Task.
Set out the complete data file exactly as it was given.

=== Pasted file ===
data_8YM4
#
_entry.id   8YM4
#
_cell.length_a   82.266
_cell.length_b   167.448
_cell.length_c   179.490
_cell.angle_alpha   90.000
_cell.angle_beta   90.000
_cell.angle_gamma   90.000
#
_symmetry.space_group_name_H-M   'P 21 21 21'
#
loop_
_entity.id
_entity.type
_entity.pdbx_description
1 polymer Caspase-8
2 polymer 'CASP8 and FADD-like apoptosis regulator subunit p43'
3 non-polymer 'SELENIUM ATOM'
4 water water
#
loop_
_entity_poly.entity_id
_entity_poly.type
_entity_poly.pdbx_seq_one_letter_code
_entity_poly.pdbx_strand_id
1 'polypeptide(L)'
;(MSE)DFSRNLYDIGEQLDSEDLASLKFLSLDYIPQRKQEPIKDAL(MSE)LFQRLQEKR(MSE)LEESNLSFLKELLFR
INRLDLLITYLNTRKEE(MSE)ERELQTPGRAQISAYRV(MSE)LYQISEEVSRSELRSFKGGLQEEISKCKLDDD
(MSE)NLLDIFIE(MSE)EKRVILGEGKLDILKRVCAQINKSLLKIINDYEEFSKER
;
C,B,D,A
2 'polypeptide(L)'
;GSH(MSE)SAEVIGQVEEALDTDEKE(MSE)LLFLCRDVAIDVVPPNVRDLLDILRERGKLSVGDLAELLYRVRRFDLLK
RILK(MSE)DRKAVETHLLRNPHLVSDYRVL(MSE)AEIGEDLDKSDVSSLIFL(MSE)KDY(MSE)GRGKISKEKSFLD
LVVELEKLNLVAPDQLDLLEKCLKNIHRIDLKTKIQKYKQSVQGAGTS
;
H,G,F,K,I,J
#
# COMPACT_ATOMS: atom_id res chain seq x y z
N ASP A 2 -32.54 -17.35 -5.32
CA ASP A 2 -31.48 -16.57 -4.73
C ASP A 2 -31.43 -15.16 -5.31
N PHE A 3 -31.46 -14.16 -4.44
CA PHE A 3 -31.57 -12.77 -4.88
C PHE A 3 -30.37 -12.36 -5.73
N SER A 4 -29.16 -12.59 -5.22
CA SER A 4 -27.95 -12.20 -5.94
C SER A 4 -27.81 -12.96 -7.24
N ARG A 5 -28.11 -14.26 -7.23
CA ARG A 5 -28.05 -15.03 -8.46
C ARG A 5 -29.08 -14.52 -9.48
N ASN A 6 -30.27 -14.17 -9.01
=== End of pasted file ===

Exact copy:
data_8YM4
#
_entry.id   8YM4
#
_cell.length_a   82.266
_cell.length_b   167.448
_cell.length_c   179.490
_cell.angle_alpha   90.000
_cell.angle_beta   90.000
_cell.angle_gamma   90.000
#
_symmetry.space_group_name_H-M   'P 21 21 21'
#
loop_
_entity.id
_entity.type
_entity.pdbx_description
1 polymer Caspase-8
2 polymer 'CASP8 and FADD-like apoptosis regulator subunit p43'
3 non-polymer 'SELENIUM ATOM'
4 water water
#
loop_
_entity_poly.entity_id
_entity_poly.type
_entity_poly.pdbx_seq_one_letter_code
_entity_poly.pdbx_strand_id
1 'polypeptide(L)'
;(MSE)DFSRNLYDIGEQLDSEDLASLKFLSLDYIPQRKQEPIKDAL(MSE)LFQRLQEKR(MSE)LEESNLSFLKELLFR
INRLDLLITYLNTRKEE(MSE)ERELQTPGRAQISAYRV(MSE)LYQISEEVSRSELRSFKGGLQEEISKCKLDDD
(MSE)NLLDIFIE(MSE)EKRVILGEGKLDILKRVCAQINKSLLKIINDYEEFSKER
;
C,B,D,A
2 'polypeptide(L)'
;GSH(MSE)SAEVIGQVEEALDTDEKE(MSE)LLFLCRDVAIDVVPPNVRDLLDILRERGKLSVGDLAELLYRVRRFDLLK
RILK(MSE)DRKAVETHLLRNPHLVSDYRVL(MSE)AEIGEDLDKSDVSSLIFL(MSE)KDY(MSE)GRGKISKEKSFLD
LVVELEKLNLVAPDQLDLLEKCLKNIHRIDLKTKIQKYKQSVQGAGTS
;
H,G,F,K,I,J
#
# COMPACT_ATOMS: atom_id res chain seq x y z
N ASP A 2 -32.54 -17.35 -5.32
CA ASP A 2 -31.48 -16.57 -4.73
C ASP A 2 -31.43 -15.16 -5.31
N PHE A 3 -31.46 -14.16 -4.44
CA PHE A 3 -31.57 -12.77 -4.88
C PHE A 3 -30.37 -12.36 -5.73
N SER A 4 -29.16 -12.59 -5.22
CA SER A 4 -27.95 -12.20 -5.94
C SER A 4 -27.81 -12.96 -7.24
N ARG A 5 -28.11 -14.26 -7.23
CA ARG A 5 -28.05 -15.03 -8.46
C ARG A 5 -29.08 -14.52 -9.48
N ASN A 6 -30.27 -14.17 -9.01